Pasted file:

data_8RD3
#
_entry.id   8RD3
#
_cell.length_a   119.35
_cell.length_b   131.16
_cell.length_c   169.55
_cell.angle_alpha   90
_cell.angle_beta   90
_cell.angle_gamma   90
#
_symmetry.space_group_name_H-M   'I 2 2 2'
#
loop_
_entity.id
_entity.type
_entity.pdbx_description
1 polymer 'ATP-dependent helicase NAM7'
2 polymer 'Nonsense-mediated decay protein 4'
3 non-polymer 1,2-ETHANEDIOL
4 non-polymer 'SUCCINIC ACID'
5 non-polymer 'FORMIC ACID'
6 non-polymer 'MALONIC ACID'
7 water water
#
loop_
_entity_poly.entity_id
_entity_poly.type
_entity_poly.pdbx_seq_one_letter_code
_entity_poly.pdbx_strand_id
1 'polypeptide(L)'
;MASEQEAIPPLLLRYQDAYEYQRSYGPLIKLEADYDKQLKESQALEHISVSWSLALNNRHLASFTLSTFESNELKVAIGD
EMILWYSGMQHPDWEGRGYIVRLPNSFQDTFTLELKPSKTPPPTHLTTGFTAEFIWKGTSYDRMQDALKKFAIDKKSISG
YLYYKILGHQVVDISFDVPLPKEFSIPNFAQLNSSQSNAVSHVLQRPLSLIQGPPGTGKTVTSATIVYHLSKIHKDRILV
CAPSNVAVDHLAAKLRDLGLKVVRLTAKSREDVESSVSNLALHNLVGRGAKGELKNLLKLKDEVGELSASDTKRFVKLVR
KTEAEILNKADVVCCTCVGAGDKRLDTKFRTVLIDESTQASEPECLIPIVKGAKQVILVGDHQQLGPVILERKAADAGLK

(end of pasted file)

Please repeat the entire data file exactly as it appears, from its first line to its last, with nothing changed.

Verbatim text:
data_8RD3
#
_entry.id   8RD3
#
_cell.length_a   119.35
_cell.length_b   131.16
_cell.length_c   169.55
_cell.angle_alpha   90
_cell.angle_beta   90
_cell.angle_gamma   90
#
_symmetry.space_group_name_H-M   'I 2 2 2'
#
loop_
_entity.id
_entity.type
_entity.pdbx_description
1 polymer 'ATP-dependent helicase NAM7'
2 polymer 'Nonsense-mediated decay protein 4'
3 non-polymer 1,2-ETHANEDIOL
4 non-polymer 'SUCCINIC ACID'
5 non-polymer 'FORMIC ACID'
6 non-polymer 'MALONIC ACID'
7 water water
#
loop_
_entity_poly.entity_id
_entity_poly.type
_entity_poly.pdbx_seq_one_letter_code
_entity_poly.pdbx_strand_id
1 'polypeptide(L)'
;MASEQEAIPPLLLRYQDAYEYQRSYGPLIKLEADYDKQLKESQALEHISVSWSLALNNRHLASFTLSTFESNELKVAIGD
EMILWYSGMQHPDWEGRGYIVRLPNSFQDTFTLELKPSKTPPPTHLTTGFTAEFIWKGTSYDRMQDALKKFAIDKKSISG
YLYYKILGHQVVDISFDVPLPKEFSIPNFAQLNSSQSNAVSHVLQRPLSLIQGPPGTGKTVTSATIVYHLSKIHKDRILV
CAPSNVAVDHLAAKLRDLGLKVVRLTAKSREDVESSVSNLALHNLVGRGAKGELKNLLKLKDEVGELSASDTKRFVKLVR
KTEAEILNKADVVCCTCVGAGDKRLDTKFRTVLIDESTQASEPECLIPIVKGAKQVILVGDHQQLGPVILERKAADAGLK